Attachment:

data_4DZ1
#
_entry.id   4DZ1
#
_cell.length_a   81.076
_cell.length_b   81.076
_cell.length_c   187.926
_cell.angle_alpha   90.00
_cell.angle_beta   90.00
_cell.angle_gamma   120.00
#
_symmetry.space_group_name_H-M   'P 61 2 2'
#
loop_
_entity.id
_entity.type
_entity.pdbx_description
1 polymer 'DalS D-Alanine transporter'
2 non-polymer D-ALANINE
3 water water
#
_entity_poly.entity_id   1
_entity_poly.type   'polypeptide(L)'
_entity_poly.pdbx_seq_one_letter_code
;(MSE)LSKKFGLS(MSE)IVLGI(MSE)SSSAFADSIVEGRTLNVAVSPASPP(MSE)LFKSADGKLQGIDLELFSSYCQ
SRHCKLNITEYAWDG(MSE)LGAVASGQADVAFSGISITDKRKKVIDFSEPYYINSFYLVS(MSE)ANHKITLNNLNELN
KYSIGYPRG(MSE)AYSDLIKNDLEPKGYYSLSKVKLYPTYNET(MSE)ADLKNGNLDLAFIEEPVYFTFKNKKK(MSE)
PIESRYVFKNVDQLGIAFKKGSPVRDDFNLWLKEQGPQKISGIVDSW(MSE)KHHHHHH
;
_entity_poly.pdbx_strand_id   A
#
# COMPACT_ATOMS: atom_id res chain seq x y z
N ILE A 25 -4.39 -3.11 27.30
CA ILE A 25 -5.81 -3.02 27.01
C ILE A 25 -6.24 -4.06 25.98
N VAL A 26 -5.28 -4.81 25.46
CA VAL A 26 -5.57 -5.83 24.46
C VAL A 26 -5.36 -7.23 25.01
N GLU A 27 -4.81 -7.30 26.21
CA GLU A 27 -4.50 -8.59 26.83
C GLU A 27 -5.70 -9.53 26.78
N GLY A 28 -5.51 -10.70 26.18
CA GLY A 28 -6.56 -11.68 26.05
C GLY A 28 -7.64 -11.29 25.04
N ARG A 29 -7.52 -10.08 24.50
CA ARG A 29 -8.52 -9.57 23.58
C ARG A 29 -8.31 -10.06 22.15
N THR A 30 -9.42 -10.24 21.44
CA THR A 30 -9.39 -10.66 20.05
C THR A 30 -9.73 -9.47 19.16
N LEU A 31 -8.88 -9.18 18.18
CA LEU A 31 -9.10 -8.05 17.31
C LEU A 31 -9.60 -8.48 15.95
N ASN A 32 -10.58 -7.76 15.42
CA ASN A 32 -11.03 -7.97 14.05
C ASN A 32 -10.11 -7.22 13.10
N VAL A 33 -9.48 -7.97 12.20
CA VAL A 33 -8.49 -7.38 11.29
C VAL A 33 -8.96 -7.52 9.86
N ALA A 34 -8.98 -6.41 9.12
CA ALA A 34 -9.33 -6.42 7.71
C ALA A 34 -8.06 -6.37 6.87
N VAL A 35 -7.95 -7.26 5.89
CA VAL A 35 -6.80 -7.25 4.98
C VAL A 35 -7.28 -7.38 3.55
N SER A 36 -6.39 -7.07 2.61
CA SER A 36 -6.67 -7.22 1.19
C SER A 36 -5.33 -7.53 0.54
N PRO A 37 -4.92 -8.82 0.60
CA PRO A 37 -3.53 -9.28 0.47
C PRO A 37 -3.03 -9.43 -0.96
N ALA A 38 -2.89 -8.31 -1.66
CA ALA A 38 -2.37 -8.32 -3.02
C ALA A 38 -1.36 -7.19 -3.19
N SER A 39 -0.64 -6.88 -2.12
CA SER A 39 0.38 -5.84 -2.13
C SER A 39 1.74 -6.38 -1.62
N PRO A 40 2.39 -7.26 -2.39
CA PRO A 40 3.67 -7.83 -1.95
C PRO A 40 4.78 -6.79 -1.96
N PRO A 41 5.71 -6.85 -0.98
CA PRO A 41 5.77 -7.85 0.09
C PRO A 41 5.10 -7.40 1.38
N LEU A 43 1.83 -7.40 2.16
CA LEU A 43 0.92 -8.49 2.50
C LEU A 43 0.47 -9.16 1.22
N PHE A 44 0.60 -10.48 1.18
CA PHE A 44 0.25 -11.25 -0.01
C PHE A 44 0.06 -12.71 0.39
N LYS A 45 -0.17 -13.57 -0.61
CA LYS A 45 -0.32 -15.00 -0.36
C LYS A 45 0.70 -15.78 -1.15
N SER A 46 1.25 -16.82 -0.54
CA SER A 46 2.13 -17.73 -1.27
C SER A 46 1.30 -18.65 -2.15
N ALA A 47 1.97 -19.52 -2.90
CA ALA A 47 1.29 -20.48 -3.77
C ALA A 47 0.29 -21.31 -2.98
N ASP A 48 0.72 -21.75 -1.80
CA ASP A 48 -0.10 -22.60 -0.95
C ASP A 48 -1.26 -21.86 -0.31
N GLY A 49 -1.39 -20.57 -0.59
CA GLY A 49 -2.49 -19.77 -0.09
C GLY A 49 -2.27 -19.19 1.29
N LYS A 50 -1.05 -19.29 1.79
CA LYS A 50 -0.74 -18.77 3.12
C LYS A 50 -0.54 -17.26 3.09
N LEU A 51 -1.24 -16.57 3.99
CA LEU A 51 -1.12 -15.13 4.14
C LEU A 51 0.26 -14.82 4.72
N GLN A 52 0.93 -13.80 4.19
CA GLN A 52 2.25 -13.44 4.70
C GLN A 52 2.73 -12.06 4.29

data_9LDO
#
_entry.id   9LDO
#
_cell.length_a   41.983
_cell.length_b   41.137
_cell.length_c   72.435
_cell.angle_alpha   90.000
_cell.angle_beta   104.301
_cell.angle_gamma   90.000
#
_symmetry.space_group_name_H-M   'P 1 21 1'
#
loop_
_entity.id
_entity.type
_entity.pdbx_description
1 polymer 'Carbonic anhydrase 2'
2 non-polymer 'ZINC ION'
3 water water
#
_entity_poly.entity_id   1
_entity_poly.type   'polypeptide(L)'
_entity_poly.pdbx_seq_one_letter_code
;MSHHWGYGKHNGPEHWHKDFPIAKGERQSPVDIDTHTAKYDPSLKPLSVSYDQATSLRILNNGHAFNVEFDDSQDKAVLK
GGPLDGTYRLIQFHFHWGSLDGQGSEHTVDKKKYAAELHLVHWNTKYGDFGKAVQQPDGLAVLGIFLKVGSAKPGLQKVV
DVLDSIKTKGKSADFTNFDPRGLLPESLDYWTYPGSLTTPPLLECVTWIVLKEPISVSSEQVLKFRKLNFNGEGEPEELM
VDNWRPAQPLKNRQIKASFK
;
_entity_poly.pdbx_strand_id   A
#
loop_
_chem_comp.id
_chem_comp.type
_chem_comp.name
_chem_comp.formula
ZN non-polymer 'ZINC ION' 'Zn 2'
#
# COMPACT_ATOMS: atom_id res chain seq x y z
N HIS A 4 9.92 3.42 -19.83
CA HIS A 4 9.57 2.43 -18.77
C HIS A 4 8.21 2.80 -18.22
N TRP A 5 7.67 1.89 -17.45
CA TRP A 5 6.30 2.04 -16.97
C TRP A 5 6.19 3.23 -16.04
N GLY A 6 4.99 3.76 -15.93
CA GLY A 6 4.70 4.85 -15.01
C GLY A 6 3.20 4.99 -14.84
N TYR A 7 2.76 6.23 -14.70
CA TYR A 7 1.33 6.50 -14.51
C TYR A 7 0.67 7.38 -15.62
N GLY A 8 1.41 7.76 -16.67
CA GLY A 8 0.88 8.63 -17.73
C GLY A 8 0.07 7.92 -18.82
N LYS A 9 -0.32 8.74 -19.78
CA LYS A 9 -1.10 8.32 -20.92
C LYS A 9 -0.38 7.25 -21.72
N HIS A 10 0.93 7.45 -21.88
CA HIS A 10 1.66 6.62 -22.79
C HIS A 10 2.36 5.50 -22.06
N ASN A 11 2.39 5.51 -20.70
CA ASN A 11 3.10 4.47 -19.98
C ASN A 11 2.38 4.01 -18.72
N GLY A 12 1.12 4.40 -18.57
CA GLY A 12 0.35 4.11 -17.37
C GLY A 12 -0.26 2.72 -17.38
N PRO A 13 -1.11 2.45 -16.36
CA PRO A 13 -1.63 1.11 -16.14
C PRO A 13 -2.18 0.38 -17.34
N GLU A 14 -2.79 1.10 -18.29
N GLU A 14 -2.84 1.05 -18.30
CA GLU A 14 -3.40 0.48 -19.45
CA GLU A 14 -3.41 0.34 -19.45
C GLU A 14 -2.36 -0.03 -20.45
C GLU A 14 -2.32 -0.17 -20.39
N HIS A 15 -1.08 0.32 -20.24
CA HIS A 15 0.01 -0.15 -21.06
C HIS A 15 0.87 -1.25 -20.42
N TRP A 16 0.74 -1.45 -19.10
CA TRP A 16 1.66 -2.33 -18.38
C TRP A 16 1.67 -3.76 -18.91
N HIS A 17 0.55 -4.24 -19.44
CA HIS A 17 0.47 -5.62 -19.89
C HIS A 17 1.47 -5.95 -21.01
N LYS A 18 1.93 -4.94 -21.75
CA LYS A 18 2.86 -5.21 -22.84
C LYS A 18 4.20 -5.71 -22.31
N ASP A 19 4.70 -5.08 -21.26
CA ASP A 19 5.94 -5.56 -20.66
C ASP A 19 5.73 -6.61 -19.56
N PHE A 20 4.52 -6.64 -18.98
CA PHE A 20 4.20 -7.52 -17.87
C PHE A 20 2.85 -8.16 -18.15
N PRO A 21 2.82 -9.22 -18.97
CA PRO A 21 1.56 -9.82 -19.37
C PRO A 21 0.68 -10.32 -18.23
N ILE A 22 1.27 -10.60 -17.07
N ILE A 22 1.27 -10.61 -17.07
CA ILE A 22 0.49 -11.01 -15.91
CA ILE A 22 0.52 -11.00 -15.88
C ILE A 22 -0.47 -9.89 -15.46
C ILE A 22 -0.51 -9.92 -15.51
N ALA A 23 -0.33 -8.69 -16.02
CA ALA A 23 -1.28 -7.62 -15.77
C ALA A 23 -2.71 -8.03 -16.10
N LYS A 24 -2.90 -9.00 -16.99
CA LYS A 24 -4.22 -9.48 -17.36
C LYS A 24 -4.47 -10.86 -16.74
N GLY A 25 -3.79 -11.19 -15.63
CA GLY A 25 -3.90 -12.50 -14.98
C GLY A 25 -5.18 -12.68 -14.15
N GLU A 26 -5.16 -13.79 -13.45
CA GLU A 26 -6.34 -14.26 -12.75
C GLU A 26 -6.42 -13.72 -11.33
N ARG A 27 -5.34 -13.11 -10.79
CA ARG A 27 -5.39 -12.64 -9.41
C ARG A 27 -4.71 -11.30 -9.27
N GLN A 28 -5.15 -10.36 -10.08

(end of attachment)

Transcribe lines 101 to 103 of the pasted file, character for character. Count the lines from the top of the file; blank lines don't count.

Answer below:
C ASP A 48 -1.26 -21.86 -0.31
N GLY A 49 -1.39 -20.57 -0.59
CA GLY A 49 -2.49 -19.77 -0.09